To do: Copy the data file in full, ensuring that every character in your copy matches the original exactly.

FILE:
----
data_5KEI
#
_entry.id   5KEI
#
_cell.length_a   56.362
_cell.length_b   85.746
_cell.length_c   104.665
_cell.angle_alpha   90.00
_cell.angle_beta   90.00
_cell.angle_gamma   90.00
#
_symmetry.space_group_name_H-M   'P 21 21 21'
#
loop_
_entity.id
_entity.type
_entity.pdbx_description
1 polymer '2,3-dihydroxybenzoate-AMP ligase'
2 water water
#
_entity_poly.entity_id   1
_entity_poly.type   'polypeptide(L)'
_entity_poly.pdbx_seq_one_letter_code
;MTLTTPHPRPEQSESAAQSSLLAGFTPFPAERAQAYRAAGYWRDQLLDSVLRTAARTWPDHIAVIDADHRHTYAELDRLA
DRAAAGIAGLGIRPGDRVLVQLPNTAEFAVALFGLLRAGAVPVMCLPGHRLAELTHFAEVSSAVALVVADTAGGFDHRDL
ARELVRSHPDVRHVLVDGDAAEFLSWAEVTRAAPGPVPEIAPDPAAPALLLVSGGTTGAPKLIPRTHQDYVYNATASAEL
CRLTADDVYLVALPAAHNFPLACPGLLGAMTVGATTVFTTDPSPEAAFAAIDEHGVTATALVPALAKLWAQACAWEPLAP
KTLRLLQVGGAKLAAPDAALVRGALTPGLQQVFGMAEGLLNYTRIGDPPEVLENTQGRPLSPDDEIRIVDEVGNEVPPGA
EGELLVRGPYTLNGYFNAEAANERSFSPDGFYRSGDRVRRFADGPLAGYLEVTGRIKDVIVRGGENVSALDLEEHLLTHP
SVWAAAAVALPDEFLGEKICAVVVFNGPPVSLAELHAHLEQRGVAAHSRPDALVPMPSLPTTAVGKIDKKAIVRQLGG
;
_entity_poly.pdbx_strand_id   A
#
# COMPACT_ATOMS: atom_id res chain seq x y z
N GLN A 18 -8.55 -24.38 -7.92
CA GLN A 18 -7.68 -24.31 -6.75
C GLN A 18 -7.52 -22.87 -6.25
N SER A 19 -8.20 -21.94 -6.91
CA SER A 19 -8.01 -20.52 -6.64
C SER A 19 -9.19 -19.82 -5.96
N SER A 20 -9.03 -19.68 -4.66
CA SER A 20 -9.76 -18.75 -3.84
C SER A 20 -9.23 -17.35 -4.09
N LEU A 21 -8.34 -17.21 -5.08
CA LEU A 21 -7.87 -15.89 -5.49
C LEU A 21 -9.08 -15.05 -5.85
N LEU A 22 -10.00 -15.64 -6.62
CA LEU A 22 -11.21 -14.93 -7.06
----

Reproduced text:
data_5KEI
#
_entry.id   5KEI
#
_cell.length_a   56.362
_cell.length_b   85.746
_cell.length_c   104.665
_cell.angle_alpha   90.00
_cell.angle_beta   90.00
_cell.angle_gamma   90.00
#
_symmetry.space_group_name_H-M   'P 21 21 21'
#
loop_
_entity.id
_entity.type
_entity.pdbx_description
1 polymer '2,3-dihydroxybenzoate-AMP ligase'
2 water water
#
_entity_poly.entity_id   1
_entity_poly.type   'polypeptide(L)'
_entity_poly.pdbx_seq_one_letter_code
;MTLTTPHPRPEQSESAAQSSLLAGFTPFPAERAQAYRAAGYWRDQLLDSVLRTAARTWPDHIAVIDADHRHTYAELDRLA
DRAAAGIAGLGIRPGDRVLVQLPNTAEFAVALFGLLRAGAVPVMCLPGHRLAELTHFAEVSSAVALVVADTAGGFDHRDL
ARELVRSHPDVRHVLVDGDAAEFLSWAEVTRAAPGPVPEIAPDPAAPALLLVSGGTTGAPKLIPRTHQDYVYNATASAEL
CRLTADDVYLVALPAAHNFPLACPGLLGAMTVGATTVFTTDPSPEAAFAAIDEHGVTATALVPALAKLWAQACAWEPLAP
KTLRLLQVGGAKLAAPDAALVRGALTPGLQQVFGMAEGLLNYTRIGDPPEVLENTQGRPLSPDDEIRIVDEVGNEVPPGA
EGELLVRGPYTLNGYFNAEAANERSFSPDGFYRSGDRVRRFADGPLAGYLEVTGRIKDVIVRGGENVSALDLEEHLLTHP
SVWAAAAVALPDEFLGEKICAVVVFNGPPVSLAELHAHLEQRGVAAHSRPDALVPMPSLPTTAVGKIDKKAIVRQLGG
;
_entity_poly.pdbx_strand_id   A
#
# COMPACT_ATOMS: atom_id res chain seq x y z
N GLN A 18 -8.55 -24.38 -7.92
CA GLN A 18 -7.68 -24.31 -6.75
C GLN A 18 -7.52 -22.87 -6.25
N SER A 19 -8.20 -21.94 -6.91
CA SER A 19 -8.01 -20.52 -6.64
C SER A 19 -9.19 -19.82 -5.96
N SER A 20 -9.03 -19.68 -4.66
CA SER A 20 -9.76 -18.75 -3.84
C SER A 20 -9.23 -17.35 -4.09
N LEU A 21 -8.34 -17.21 -5.08
CA LEU A 21 -7.87 -15.89 -5.49
C LEU A 21 -9.08 -15.05 -5.85
N LEU A 22 -10.00 -15.64 -6.62
CA LEU A 22 -11.21 -14.93 -7.06